A recent article written by L.E.K. Consulting in the Harvard Business Review titled, “Manufacturing Companies Need to Sell Outcomes, Not Products”, presents a new approach on product and service development which focuses on the inquisition of the desired outcome for the consumer — a nuance to focusing on the desired product or service itself.
A consumer is looking for an outcome.
That outcome could be making a financial transaction around infrastructure dependent on the consumer’s lifestyle (financial services), grasping a certain topic’s fundamental issues (media), or supplying a certain crop based on the ripeness, size and chemical composition of the demanding consumer (agriculture).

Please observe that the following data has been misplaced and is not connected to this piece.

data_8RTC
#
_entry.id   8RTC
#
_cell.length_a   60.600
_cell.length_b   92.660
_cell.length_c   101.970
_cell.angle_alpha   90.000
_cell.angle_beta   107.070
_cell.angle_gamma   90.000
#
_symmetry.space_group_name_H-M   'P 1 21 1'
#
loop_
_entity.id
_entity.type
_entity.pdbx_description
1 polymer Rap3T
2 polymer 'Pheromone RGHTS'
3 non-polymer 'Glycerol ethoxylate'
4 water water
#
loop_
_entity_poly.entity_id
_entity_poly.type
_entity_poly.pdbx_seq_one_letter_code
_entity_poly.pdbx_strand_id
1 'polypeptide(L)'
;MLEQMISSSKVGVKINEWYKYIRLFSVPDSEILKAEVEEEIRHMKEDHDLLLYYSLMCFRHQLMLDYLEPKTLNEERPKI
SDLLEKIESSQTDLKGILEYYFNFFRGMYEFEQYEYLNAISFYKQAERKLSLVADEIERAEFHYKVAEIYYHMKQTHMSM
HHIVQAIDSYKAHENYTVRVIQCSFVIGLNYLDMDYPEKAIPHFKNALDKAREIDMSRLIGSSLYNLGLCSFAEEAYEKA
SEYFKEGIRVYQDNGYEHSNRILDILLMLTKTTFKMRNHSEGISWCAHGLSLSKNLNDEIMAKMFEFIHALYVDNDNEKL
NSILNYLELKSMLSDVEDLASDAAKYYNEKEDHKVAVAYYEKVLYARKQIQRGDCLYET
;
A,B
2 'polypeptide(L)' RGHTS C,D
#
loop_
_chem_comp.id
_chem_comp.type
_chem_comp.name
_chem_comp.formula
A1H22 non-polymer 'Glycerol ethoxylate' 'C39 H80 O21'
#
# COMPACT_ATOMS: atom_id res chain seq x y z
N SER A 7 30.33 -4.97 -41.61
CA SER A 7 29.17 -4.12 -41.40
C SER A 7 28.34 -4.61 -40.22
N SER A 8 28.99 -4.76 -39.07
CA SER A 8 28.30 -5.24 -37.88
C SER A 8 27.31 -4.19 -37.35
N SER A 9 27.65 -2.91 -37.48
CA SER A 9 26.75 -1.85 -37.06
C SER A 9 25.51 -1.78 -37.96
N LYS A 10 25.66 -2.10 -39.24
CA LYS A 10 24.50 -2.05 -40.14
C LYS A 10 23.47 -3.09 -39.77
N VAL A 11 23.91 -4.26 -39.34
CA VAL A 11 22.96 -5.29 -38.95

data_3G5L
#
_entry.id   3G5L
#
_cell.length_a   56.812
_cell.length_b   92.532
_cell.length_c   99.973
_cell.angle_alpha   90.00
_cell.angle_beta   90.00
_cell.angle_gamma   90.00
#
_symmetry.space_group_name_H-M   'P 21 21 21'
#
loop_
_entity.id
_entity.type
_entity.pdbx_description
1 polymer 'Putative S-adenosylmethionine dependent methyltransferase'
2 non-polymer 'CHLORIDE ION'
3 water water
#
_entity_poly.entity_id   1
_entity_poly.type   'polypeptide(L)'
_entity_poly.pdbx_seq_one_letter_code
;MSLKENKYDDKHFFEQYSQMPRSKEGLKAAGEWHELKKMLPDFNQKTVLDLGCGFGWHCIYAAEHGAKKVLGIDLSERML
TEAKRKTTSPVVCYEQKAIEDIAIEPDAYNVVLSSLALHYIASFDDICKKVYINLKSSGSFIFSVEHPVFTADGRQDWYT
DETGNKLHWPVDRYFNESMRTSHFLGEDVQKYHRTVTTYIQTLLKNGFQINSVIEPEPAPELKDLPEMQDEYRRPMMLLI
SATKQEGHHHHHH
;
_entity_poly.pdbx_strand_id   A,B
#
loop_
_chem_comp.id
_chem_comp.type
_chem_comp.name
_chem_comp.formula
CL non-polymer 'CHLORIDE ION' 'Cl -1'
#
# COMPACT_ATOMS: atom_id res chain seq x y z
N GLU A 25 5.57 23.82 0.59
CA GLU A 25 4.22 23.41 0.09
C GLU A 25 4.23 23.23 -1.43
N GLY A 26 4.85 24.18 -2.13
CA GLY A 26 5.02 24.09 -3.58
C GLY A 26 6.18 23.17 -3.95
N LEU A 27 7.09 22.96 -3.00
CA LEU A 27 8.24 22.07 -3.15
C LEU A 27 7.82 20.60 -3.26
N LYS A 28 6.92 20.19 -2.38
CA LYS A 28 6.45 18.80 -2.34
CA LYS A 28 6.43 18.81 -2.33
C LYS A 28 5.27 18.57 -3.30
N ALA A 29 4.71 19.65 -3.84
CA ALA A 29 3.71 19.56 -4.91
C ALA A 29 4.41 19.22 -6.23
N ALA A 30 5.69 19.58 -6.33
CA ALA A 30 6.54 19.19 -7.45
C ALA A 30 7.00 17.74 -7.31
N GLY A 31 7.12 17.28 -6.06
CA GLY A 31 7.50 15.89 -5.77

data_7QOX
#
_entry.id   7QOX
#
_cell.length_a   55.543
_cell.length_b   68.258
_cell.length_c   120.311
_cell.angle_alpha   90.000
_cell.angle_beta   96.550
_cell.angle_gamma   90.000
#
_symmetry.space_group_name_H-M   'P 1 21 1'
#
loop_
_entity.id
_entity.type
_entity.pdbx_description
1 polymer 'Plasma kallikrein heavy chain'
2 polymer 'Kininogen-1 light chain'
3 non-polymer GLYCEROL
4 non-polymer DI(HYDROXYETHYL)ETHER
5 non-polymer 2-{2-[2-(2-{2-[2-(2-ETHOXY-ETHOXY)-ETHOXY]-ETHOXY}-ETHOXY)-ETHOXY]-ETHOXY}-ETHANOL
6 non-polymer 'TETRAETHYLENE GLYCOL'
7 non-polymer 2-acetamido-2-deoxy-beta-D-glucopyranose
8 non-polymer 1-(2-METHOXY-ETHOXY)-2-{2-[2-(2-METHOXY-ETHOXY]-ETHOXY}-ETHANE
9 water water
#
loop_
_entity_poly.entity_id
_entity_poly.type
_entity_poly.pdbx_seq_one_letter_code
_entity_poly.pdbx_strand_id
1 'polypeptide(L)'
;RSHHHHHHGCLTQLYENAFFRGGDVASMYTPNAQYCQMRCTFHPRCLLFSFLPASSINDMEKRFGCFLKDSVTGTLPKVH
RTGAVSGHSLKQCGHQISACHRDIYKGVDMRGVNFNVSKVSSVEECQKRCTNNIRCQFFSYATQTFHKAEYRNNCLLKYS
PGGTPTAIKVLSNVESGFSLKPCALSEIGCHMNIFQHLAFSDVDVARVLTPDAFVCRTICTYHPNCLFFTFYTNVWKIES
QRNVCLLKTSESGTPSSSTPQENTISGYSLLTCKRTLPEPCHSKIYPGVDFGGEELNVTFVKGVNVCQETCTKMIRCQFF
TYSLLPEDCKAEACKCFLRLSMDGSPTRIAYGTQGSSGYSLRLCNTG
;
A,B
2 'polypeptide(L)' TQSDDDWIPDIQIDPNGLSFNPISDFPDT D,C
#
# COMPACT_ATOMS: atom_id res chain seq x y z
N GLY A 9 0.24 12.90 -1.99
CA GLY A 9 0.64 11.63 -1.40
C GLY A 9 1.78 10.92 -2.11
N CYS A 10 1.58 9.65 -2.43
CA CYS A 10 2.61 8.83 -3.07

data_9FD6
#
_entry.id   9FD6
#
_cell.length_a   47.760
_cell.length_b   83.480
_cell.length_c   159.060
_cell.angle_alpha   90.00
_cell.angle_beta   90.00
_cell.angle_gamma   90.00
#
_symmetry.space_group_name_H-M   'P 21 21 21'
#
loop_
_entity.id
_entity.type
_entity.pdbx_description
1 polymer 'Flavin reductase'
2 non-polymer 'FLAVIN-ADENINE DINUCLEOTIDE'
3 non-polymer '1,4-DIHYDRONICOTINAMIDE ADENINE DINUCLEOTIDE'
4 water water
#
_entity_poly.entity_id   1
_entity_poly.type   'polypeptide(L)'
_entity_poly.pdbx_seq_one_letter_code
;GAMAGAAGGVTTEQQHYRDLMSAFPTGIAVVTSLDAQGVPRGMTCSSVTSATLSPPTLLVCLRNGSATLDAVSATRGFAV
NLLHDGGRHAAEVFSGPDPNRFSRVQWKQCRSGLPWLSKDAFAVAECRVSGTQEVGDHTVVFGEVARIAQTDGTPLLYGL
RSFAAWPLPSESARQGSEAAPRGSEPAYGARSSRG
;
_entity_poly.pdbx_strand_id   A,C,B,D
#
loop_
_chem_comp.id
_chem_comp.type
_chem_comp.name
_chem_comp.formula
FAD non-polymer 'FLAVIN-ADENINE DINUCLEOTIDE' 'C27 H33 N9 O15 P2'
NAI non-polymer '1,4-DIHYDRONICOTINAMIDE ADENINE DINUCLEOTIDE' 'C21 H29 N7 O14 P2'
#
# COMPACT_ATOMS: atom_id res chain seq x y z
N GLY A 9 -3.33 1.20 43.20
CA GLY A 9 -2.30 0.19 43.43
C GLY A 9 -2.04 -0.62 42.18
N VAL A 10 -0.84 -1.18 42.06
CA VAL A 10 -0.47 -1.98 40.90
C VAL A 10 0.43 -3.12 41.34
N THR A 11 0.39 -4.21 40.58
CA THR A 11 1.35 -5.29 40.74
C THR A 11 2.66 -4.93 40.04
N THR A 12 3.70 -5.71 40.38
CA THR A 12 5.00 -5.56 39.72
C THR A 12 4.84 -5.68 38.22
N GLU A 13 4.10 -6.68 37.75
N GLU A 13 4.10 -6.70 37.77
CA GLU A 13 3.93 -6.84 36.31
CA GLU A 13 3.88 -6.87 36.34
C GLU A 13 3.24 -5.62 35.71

The desired outcomes should influence the product or service development.
The best products or services are the ones which leave the consumer feeling a high level of utility, this is a measure of outcome.
For instance, Econet Wireless is doing well in tracing desired outcomes by consumers who are shifting from voice to data.
The desired outcome by mobile consumers is now prolonged information availability, not communication with a counterpart as traditionally was.
Thus, what is going on in the mobile market is that data is offering information platforms that are of greater desired outcome than traditional phone calls; the shift here is well beyond just simple costs of calls!
For mobile operators, the premium demand by consumers is now information as the outcome, not communication.